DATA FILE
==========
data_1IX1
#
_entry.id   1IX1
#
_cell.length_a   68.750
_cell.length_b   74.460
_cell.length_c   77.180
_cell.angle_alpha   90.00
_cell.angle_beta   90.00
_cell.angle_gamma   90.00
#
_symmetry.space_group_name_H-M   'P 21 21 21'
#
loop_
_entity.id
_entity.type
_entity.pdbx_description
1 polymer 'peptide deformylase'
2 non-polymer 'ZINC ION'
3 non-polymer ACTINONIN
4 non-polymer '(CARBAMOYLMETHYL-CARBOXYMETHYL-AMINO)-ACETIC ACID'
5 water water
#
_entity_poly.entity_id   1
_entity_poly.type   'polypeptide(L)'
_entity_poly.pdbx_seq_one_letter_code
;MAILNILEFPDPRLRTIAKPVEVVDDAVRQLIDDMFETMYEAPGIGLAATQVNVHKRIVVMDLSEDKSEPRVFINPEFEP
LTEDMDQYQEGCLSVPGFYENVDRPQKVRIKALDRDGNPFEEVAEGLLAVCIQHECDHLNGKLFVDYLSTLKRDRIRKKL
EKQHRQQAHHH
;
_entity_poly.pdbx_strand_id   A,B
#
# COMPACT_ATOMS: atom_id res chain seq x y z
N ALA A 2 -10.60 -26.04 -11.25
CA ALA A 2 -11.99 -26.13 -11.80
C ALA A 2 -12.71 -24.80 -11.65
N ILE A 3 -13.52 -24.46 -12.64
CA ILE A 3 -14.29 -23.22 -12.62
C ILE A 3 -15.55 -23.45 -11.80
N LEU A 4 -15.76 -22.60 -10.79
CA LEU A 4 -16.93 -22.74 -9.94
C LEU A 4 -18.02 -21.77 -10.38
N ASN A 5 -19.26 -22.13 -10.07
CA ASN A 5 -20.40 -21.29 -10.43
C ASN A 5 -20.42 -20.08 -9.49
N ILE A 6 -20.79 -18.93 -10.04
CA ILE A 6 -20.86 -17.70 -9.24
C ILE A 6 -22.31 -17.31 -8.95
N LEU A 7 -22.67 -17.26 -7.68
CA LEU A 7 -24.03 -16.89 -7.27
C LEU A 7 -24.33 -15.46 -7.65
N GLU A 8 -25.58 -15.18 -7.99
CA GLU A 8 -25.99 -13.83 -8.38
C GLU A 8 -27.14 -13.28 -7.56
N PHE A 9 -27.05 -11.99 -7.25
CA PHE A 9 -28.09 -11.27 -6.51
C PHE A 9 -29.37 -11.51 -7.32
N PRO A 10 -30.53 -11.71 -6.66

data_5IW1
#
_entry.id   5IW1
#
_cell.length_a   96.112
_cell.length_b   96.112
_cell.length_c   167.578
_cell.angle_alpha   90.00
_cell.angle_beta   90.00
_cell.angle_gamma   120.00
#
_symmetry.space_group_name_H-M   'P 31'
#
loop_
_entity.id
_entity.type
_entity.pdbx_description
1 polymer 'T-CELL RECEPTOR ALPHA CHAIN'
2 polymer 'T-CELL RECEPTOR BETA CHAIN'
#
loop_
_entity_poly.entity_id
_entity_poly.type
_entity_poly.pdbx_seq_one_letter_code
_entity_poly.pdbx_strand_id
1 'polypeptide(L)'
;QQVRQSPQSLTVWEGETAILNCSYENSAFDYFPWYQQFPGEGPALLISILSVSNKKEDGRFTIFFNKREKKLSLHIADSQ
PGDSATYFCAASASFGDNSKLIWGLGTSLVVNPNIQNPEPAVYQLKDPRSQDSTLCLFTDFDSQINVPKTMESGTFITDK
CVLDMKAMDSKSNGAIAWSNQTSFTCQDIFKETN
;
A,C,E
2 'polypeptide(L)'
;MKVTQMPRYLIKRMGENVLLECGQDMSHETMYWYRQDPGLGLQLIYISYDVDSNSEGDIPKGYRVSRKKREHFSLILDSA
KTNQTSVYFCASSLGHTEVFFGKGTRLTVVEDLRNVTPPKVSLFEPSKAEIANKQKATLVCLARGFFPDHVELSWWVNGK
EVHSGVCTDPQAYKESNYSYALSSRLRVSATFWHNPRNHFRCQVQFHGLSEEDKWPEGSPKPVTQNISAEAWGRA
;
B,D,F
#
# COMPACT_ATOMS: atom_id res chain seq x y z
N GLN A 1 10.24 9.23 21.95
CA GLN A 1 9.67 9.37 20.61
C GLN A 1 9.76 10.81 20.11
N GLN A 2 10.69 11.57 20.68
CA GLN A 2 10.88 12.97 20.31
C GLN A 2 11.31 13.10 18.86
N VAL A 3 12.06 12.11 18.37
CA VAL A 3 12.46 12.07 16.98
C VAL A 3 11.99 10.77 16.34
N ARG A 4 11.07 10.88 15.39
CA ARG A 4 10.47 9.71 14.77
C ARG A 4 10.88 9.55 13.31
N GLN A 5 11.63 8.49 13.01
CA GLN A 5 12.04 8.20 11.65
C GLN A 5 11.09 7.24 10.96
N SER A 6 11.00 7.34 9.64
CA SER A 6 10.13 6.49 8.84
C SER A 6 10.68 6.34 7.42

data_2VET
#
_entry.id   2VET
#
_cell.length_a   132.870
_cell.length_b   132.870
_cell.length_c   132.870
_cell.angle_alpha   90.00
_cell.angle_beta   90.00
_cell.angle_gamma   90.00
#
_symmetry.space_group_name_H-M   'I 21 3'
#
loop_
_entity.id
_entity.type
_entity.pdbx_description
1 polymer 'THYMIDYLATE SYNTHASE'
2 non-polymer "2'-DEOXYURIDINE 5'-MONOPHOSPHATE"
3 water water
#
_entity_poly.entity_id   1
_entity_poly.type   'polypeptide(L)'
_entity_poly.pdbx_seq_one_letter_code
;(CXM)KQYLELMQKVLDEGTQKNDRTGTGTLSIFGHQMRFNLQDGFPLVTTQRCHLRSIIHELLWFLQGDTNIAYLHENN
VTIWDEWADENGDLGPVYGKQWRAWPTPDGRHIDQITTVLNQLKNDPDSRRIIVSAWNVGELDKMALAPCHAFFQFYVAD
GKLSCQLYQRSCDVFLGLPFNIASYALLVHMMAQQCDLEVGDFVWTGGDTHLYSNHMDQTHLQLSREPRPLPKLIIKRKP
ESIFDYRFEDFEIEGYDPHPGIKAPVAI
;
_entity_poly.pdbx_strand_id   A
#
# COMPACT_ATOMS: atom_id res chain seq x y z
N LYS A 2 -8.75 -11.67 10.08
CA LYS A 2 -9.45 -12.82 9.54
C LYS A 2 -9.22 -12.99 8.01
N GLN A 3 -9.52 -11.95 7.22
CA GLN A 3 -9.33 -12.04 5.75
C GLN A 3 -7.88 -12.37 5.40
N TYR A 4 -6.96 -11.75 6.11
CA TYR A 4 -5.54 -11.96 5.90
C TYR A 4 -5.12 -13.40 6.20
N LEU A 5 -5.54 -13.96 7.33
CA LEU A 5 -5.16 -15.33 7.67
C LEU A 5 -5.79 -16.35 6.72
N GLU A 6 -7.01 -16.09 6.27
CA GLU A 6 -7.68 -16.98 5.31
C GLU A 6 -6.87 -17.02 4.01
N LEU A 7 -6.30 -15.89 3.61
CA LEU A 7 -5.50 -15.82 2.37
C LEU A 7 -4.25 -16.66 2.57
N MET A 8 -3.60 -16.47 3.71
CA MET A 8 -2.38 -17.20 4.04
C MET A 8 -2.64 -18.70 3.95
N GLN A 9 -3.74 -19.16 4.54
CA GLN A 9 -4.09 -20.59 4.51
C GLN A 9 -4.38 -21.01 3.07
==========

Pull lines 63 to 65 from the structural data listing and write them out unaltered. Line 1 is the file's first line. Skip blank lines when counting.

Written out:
_cell.length_a   96.112
_cell.length_b   96.112
_cell.length_c   167.578